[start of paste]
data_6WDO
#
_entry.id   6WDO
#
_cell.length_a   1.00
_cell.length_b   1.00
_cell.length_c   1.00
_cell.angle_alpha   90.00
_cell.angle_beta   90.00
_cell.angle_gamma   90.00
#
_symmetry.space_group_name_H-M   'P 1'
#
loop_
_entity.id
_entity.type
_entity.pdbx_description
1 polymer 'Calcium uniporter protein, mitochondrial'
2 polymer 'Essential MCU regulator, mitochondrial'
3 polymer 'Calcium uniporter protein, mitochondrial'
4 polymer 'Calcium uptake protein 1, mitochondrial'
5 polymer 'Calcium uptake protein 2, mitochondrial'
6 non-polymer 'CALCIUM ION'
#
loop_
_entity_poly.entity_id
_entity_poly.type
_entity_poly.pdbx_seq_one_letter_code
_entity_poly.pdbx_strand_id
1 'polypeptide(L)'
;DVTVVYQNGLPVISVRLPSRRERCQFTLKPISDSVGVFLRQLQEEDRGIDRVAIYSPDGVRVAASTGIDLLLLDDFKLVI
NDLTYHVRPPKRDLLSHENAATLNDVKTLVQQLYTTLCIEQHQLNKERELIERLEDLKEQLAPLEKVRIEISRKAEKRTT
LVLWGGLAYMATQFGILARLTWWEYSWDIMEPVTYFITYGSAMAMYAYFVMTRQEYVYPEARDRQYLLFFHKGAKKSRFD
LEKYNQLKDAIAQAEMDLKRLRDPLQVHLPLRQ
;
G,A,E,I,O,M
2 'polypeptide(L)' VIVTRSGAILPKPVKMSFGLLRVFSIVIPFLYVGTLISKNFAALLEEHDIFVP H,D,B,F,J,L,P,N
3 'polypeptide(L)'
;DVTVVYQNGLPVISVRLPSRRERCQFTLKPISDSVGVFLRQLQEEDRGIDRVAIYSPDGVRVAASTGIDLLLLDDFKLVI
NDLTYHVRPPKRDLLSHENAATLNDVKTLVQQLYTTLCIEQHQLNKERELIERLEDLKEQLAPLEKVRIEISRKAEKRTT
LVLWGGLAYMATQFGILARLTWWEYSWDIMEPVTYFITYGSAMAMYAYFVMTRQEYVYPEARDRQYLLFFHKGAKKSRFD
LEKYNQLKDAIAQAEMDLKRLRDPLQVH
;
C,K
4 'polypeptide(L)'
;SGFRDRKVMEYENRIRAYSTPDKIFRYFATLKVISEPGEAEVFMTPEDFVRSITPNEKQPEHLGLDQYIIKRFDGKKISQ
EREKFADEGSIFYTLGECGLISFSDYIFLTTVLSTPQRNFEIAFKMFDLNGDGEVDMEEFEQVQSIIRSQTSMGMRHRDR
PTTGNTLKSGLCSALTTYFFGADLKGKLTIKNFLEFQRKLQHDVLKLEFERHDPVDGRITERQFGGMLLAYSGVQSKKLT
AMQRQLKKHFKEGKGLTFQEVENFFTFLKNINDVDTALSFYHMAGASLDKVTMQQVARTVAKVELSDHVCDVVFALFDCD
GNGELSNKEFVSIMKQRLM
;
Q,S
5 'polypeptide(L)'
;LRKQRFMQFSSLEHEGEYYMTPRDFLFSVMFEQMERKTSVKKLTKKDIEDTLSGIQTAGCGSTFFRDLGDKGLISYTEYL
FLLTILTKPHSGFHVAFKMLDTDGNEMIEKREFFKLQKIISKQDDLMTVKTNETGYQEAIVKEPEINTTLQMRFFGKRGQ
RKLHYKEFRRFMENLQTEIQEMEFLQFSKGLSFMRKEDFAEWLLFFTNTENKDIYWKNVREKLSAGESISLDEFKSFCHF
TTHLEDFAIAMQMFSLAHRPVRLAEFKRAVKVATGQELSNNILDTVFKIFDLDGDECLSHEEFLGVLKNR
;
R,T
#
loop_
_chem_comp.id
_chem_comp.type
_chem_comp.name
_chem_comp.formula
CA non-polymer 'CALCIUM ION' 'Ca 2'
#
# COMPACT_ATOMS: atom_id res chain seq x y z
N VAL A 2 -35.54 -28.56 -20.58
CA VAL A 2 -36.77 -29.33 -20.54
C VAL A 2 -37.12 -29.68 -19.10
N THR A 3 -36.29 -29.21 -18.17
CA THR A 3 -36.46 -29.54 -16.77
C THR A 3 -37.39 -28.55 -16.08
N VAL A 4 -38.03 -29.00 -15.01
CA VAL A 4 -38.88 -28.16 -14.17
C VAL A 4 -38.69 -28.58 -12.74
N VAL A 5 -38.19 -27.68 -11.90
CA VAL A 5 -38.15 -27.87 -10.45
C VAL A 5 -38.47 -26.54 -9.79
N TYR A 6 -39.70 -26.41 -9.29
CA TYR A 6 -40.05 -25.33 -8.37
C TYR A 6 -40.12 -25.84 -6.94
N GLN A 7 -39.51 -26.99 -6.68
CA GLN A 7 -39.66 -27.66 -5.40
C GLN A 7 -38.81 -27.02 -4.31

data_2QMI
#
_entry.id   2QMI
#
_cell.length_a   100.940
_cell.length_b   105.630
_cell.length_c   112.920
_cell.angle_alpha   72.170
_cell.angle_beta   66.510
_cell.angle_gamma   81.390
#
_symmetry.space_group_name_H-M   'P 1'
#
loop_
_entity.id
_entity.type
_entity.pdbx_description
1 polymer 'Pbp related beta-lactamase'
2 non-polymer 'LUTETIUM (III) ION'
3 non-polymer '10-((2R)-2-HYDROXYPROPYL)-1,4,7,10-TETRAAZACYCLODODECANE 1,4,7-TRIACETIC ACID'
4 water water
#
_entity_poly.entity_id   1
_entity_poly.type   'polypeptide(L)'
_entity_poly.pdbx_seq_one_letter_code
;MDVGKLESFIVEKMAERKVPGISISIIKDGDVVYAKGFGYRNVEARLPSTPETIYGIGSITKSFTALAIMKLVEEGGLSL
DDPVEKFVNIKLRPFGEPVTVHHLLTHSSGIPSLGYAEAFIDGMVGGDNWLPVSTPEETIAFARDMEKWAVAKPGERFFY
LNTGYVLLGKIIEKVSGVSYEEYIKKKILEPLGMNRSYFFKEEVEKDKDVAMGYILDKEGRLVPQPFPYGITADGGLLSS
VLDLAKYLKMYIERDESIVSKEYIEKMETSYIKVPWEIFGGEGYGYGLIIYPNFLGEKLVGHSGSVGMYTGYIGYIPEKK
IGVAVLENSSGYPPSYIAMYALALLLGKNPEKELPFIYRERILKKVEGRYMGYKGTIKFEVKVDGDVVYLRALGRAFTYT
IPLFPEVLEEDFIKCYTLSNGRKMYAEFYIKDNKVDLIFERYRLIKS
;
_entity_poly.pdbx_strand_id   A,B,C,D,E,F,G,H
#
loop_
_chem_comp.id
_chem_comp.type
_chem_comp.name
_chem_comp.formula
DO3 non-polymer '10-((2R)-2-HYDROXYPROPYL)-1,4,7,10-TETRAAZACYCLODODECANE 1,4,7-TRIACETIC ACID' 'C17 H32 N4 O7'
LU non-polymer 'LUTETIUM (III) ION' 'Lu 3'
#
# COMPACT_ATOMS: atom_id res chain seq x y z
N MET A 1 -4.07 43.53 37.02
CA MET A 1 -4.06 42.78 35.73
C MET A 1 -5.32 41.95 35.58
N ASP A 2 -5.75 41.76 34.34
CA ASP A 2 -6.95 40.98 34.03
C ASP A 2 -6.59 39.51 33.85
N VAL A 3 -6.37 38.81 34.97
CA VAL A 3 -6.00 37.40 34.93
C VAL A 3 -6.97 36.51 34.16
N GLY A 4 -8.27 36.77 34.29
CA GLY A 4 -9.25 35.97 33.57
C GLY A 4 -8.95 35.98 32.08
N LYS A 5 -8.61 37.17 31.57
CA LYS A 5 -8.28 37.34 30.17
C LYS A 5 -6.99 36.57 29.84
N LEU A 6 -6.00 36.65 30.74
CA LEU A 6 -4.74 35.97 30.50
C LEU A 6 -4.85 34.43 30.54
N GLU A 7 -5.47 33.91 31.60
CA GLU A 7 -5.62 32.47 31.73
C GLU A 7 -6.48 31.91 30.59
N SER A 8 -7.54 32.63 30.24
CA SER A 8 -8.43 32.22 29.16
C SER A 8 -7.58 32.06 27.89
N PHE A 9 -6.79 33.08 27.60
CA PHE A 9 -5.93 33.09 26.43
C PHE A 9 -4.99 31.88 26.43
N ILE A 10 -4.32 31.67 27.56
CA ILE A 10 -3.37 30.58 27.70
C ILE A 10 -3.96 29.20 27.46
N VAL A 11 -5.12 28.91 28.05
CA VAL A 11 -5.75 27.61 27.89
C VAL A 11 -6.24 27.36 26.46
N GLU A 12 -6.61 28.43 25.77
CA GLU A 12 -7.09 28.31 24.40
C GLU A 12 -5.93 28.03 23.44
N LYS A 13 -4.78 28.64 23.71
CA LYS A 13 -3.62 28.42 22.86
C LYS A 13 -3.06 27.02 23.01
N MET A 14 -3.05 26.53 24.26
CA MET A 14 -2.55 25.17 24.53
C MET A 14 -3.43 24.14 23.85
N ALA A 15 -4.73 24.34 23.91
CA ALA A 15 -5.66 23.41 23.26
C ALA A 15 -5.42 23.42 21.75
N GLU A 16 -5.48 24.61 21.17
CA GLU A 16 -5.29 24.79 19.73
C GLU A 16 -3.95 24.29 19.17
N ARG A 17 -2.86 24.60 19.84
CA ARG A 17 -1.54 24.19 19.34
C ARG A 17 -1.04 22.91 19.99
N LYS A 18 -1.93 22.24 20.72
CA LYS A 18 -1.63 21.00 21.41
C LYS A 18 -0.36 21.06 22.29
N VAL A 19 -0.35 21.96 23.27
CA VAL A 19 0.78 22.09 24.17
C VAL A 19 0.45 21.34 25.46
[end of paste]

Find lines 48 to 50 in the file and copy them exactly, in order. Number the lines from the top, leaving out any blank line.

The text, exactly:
PTTGNTLKSGLCSALTTYFFGADLKGKLTIKNFLEFQRKLQHDVLKLEFERHDPVDGRITERQFGGMLLAYSGVQSKKLT
AMQRQLKKHFKEGKGLTFQEVENFFTFLKNINDVDTALSFYHMAGASLDKVTMQQVARTVAKVELSDHVCDVVFALFDCD
GNGELSNKEFVSIMKQRLM